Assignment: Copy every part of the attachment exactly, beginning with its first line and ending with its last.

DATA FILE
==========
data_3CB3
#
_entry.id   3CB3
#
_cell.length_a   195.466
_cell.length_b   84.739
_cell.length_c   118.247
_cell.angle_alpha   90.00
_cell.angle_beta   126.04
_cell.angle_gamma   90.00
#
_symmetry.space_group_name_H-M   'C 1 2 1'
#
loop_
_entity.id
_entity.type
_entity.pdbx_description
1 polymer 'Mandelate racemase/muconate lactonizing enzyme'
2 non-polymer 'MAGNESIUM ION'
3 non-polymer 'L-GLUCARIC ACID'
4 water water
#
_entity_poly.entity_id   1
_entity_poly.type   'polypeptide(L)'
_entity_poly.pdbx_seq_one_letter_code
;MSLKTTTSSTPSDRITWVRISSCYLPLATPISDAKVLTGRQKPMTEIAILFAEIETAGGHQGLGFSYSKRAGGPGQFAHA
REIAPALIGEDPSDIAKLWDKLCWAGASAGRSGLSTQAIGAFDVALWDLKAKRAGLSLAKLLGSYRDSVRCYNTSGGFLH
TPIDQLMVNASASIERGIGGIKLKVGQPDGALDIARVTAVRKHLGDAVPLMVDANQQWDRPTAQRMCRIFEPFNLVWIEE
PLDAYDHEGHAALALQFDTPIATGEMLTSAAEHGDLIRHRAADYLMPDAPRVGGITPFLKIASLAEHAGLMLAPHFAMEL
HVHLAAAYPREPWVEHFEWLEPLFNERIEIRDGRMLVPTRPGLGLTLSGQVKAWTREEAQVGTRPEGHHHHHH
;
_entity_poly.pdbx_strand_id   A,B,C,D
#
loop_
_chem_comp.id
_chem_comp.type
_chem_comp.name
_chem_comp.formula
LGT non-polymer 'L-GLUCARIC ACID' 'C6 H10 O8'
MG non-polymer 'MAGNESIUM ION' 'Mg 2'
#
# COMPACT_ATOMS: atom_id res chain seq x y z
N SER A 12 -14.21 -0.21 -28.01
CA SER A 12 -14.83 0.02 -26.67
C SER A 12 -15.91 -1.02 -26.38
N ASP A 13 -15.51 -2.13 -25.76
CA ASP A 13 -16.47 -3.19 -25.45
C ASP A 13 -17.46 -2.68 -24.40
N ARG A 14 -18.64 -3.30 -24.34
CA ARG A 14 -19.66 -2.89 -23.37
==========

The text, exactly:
data_3CB3
#
_entry.id   3CB3
#
_cell.length_a   195.466
_cell.length_b   84.739
_cell.length_c   118.247
_cell.angle_alpha   90.00
_cell.angle_beta   126.04
_cell.angle_gamma   90.00
#
_symmetry.space_group_name_H-M   'C 1 2 1'
#
loop_
_entity.id
_entity.type
_entity.pdbx_description
1 polymer 'Mandelate racemase/muconate lactonizing enzyme'
2 non-polymer 'MAGNESIUM ION'
3 non-polymer 'L-GLUCARIC ACID'
4 water water
#
_entity_poly.entity_id   1
_entity_poly.type   'polypeptide(L)'
_entity_poly.pdbx_seq_one_letter_code
;MSLKTTTSSTPSDRITWVRISSCYLPLATPISDAKVLTGRQKPMTEIAILFAEIETAGGHQGLGFSYSKRAGGPGQFAHA
REIAPALIGEDPSDIAKLWDKLCWAGASAGRSGLSTQAIGAFDVALWDLKAKRAGLSLAKLLGSYRDSVRCYNTSGGFLH
TPIDQLMVNASASIERGIGGIKLKVGQPDGALDIARVTAVRKHLGDAVPLMVDANQQWDRPTAQRMCRIFEPFNLVWIEE
PLDAYDHEGHAALALQFDTPIATGEMLTSAAEHGDLIRHRAADYLMPDAPRVGGITPFLKIASLAEHAGLMLAPHFAMEL
HVHLAAAYPREPWVEHFEWLEPLFNERIEIRDGRMLVPTRPGLGLTLSGQVKAWTREEAQVGTRPEGHHHHHH
;
_entity_poly.pdbx_strand_id   A,B,C,D
#
loop_
_chem_comp.id
_chem_comp.type
_chem_comp.name
_chem_comp.formula
LGT non-polymer 'L-GLUCARIC ACID' 'C6 H10 O8'
MG non-polymer 'MAGNESIUM ION' 'Mg 2'
#
# COMPACT_ATOMS: atom_id res chain seq x y z
N SER A 12 -14.21 -0.21 -28.01
CA SER A 12 -14.83 0.02 -26.67
C SER A 12 -15.91 -1.02 -26.38
N ASP A 13 -15.51 -2.13 -25.76
CA ASP A 13 -16.47 -3.19 -25.45
C ASP A 13 -17.46 -2.68 -24.40
N ARG A 14 -18.64 -3.30 -24.34
CA ARG A 14 -19.66 -2.89 -23.37